A Travel Guide to the Gem of Ubud, Bali

My first impression of Bali was…not so great. I landed at the Denpasar airport into a hot, chaotic mess and felt like I had bitten off more than I could chew.

My luggage changed carousels five times before it finally arrived and all the while taxi drivers shouted “need a taxi, miss miss”. I went to get cash and was confused by the amount of paper flying out of the ATM ($1 dollar = $13,117 Indonesian rupiah). I had pre-arranged transportation and the scenery en-route to my hotel was not as I had imagined. Instead of white sand beaches and rustic beauty, there were signs of poverty everywhere. Dirt filled the streets, stirred up by motorbikes that were piled high with families and 20-something partying Australians. It was a sharp contrast to the US and near picture-perfect New Zealand. I had a “Dorothy moment” and wished I could tap my brown Joie sandals together three times and be back home in California.

On the ride to my hotel, I spoke with my driver, Wayan (the traditional name of first born in Bali). He told me all about his family, who lived together (grandparents along with his wife, kids and two dogs). He was kind and so content. Though he did not have “much”, he spoke as though he truly had “everything”. As we entered Ubud, terraced rice paddies filled the skyline and beautiful temples and shrines jutted out from the green. I was grateful for the peaceful scenery and that something more powerful had taken over my experience. From that first encounter with Wayan, I learned the beauty of Bali is in the local people! They are so happy, loving, warm, open, supportive, caring, encouraging, grateful and kind. Though they don’t have much in the way of material things, it is CLEAR to me they have it all. The people of Bali won my heart! And I have much to learn from them.

Spending a week at the eco-chic Bambu Indah in Ubud was one of the most wonderful weeks of my life. I met so many locals at my hotel and in the markets and shops in town that always left me with a smile inside and out. I am luckily a very happy person by nature! The Latin meaning of “Rissa” is laughter and my parents could not have picked a more fitting name. But sometimes in the US, I feel the need to tone down my happiness. It does not always feel culturally acceptable and can be perceived as borderline annoying to be outwardly happy. In Ubud, my natural happiness was encouraged, inspired and stronger. Just a simple “good morning” can be so uplifting here; it is a warm exchange of smiles and sincere wishes of happiness for the day.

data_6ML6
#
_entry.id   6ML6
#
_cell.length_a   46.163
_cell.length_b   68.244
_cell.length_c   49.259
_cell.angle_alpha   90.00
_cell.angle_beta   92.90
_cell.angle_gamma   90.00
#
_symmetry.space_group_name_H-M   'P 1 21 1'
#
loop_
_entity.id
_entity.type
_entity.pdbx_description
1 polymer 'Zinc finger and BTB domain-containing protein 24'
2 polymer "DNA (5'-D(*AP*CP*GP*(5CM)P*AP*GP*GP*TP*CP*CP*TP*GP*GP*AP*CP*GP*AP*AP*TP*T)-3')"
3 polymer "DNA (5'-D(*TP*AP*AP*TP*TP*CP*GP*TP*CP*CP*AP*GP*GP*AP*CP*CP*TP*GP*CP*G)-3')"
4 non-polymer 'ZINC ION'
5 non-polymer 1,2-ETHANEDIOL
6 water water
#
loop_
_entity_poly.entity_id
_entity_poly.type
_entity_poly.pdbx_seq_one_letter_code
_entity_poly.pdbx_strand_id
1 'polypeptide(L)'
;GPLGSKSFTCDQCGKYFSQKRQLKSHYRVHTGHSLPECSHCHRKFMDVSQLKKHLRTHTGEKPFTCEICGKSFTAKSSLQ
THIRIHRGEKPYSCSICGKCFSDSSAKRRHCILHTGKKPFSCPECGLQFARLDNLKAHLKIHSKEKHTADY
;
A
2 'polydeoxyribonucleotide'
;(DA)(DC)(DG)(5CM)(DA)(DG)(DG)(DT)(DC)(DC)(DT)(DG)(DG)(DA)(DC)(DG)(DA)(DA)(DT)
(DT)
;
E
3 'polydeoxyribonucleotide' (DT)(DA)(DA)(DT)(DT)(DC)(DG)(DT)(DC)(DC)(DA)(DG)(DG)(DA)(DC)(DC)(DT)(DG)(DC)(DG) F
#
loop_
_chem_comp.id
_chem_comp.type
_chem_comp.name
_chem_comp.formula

The Balinese people have a spirit that is contagious. It shows up everywhere, including in their shops and markets, which I can report are overflowing with colors and unique textures! I had the best time shopping in Ubud, mostly because I so enjoyed trading ideas with the store owners. There were AHA Finds around every corner that I am excited to share with you soon!


My favorite mode of transportation is the motorbike taxi! I absolutely loved riding in the open air on the back of a motorbike and it is more affordable (win, win!).